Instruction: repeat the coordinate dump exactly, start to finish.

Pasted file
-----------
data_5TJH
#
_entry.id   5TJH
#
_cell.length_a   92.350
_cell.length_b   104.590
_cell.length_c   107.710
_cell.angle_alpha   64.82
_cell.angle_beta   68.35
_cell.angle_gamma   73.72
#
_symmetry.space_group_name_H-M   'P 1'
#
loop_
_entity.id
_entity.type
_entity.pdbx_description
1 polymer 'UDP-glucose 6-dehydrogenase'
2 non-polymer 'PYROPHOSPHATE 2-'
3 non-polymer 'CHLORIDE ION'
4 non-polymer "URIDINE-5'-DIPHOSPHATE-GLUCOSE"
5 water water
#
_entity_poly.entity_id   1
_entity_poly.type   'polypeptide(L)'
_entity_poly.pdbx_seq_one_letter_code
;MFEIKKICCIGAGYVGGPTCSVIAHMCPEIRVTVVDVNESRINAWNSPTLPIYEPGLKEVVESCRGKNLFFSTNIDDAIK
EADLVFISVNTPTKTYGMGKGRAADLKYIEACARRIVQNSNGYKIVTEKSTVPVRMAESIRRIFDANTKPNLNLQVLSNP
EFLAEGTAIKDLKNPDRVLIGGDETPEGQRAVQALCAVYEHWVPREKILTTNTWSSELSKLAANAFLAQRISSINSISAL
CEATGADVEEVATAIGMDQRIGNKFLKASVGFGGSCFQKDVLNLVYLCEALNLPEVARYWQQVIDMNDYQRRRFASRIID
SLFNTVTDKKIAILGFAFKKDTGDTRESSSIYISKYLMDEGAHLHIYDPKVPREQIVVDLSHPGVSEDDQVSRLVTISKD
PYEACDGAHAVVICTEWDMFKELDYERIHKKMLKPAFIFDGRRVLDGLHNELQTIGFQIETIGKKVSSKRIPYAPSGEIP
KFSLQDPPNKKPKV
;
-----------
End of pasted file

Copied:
data_5TJH
#
_entry.id   5TJH
#
_cell.length_a   92.350
_cell.length_b   104.590
_cell.length_c   107.710
_cell.angle_alpha   64.82
_cell.angle_beta   68.35
_cell.angle_gamma   73.72
#
_symmetry.space_group_name_H-M   'P 1'
#
loop_
_entity.id
_entity.type
_entity.pdbx_description
1 polymer 'UDP-glucose 6-dehydrogenase'
2 non-polymer 'PYROPHOSPHATE 2-'
3 non-polymer 'CHLORIDE ION'
4 non-polymer "URIDINE-5'-DIPHOSPHATE-GLUCOSE"
5 water water
#
_entity_poly.entity_id   1
_entity_poly.type   'polypeptide(L)'
_entity_poly.pdbx_seq_one_letter_code
;MFEIKKICCIGAGYVGGPTCSVIAHMCPEIRVTVVDVNESRINAWNSPTLPIYEPGLKEVVESCRGKNLFFSTNIDDAIK
EADLVFISVNTPTKTYGMGKGRAADLKYIEACARRIVQNSNGYKIVTEKSTVPVRMAESIRRIFDANTKPNLNLQVLSNP
EFLAEGTAIKDLKNPDRVLIGGDETPEGQRAVQALCAVYEHWVPREKILTTNTWSSELSKLAANAFLAQRISSINSISAL
CEATGADVEEVATAIGMDQRIGNKFLKASVGFGGSCFQKDVLNLVYLCEALNLPEVARYWQQVIDMNDYQRRRFASRIID
SLFNTVTDKKIAILGFAFKKDTGDTRESSSIYISKYLMDEGAHLHIYDPKVPREQIVVDLSHPGVSEDDQVSRLVTISKD
PYEACDGAHAVVICTEWDMFKELDYERIHKKMLKPAFIFDGRRVLDGLHNELQTIGFQIETIGKKVSSKRIPYAPSGEIP
KFSLQDPPNKKPKV
;